Prepared Foods talks about clean label formulating with Campbell’s Foodservice executive chef Gerald Drummond (left) and Alan Slesinski, director of R&D. In addition to custom work, Campbell’s Foodservice, Camden, N.J., offers more than 500 soups, beverages, broths, sauces and entrées from brands including Campbell’s, V8, Pepperidge Farm, Prego, Pace and Swanson.


Prepared Foods: How would you define and apply “clean label” formulating?

Alan Slesinski: I believe in just keeping it simple and in using recognizable ingredients without adding anything unnecessary. I strive to use only ingredients that I would use in my own kitchen at home.

What's Out, What's In


Clean label formulating starts with picking the best ingredients available and partnering with suppliers to provide the best starting materials possible. We take a proactive approach to analyze our ingredient and nutritional statements to look for ways to simplify recipes and make improvements to nutritional profiles. 

For example, we are removing unwanted ingredients such as colors from artificial sources, artificial flavors, MSG and high fructose corn syrup from our foodservice portfolio. We are constantly on the lookout for the best ingredients and are committed to continuously improving our product recipes.


PF: Chef Gerald, consumers may not even know clean label as a term but how long have you considered this approach?

Gerald Drummond: Consumers are becoming more and more aware of ingredients used in foods purchased both in grocery stores and in restaurants. Traditionally in restaurants, consumers don’t see the ingredient lists and therefore haven’t paid as much attention. However, that’s changing and there’s been a focus on “clean label” for about six to seven years. Now, restaurant operators are looking to offer these options. Chefs need to keep up with the habits and trends that are most relevant to their patrons. I first switched to cleaner labeled foods in 2014 for a “Healthy Living Menu” I developed to bring attention to the positive sides of healthy eating.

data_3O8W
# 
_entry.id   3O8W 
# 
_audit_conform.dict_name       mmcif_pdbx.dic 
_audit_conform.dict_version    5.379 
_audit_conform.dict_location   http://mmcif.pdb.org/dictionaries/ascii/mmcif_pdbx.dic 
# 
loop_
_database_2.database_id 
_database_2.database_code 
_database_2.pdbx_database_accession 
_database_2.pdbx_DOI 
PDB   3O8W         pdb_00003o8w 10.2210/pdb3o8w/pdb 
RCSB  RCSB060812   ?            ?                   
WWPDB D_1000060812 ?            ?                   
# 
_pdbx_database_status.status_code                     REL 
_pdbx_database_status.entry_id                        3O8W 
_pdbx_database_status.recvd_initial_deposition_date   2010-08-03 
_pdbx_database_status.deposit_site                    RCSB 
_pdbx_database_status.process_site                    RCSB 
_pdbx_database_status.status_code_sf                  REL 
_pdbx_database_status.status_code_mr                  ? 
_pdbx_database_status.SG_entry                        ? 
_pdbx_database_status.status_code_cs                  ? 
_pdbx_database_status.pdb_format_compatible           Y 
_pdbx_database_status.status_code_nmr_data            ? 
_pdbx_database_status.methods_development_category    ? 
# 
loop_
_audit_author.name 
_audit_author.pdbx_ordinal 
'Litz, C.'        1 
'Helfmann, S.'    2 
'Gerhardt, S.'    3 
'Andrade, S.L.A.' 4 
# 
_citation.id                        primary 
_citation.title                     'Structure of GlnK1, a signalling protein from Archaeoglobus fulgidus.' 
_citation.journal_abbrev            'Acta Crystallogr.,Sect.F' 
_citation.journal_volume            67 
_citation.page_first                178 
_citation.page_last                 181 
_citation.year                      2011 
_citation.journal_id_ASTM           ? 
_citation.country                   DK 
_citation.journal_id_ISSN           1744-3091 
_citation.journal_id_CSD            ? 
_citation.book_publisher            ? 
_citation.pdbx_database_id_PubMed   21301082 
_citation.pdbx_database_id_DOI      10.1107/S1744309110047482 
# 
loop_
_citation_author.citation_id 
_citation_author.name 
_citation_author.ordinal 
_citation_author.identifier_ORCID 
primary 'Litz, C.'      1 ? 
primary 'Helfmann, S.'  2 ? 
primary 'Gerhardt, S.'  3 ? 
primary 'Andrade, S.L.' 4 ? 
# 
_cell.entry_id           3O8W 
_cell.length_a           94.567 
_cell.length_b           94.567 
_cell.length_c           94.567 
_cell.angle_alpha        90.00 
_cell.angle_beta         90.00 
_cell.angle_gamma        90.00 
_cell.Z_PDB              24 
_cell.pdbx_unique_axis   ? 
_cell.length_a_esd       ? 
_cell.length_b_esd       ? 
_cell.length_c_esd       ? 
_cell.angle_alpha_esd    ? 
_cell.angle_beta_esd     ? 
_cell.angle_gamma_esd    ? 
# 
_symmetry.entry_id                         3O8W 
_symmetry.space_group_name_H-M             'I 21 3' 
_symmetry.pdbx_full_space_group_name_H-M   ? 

Again, since consumers are now more knowledgeable about ingredient statements and nutritional labels, it’s now pushed that clean label initiative into foodservice. Operators now ask for clean label foods, and we don’t see this changing anytime soon.


PF: How has clean label formulating changed most during the past few years? 

Slesinski: The largest shift has been from simply removing “bad” or unrecognizable ingredients to now adding more positive ingredients. We want to ensure that every ingredient we add earns its way into the recipe. We don’t add any unnecessary ingredients and make sure each ingredient adds value. I also want to be sure we use the source of each ingredient closest to its original form.  


PF: Aside from actual ingredient sources or names, what health concerns most impact your work?

Drummond: Sodium has been on consumers’ minds for quite some time. In the last 10 years, I’ve also seen many brands eliminate or reduce sweeteners such as high fructose corn syrup from many processed foods and beverages.

Companies shifted towards using “evaporated cane syrup” or “real cane sugar” but consumers are quickly learning that this is still just sugar. Campbell is constantly monitoring consumer trends and exploring new product innovation and renovation to deliver on the market needs and continues to focus on the sodium and sugar levels within our portfolio.

Additionally, we look to add more of the “good” ingredients. As Alan mentions, this translates to more vegetables, whole grains and protein. We also are exploring more plant-based options to bring more beneficial ingredients.


PF: Can you give us a behind-the-scenes example of a clean label project?

Slesinski and Drummond: We work as a united team to develop the best possible recipes. From early stages of development, we scrutinize the ingredients that we are using and the anticipated resulting nutritional profile of our products. We challenge each other to ensure that we make great tasting food that meet all of our development guardrails and targets. We constantly strive to improve our approaches and find new ways to improve our ingredients and recipes.

For our recent launch of Reduced Sodium frozen soups, we did not rely on salt replacers, and instead built our flavors with simple ingredients like chicken stock and spices. The result was a great tasting soup with lower sodium.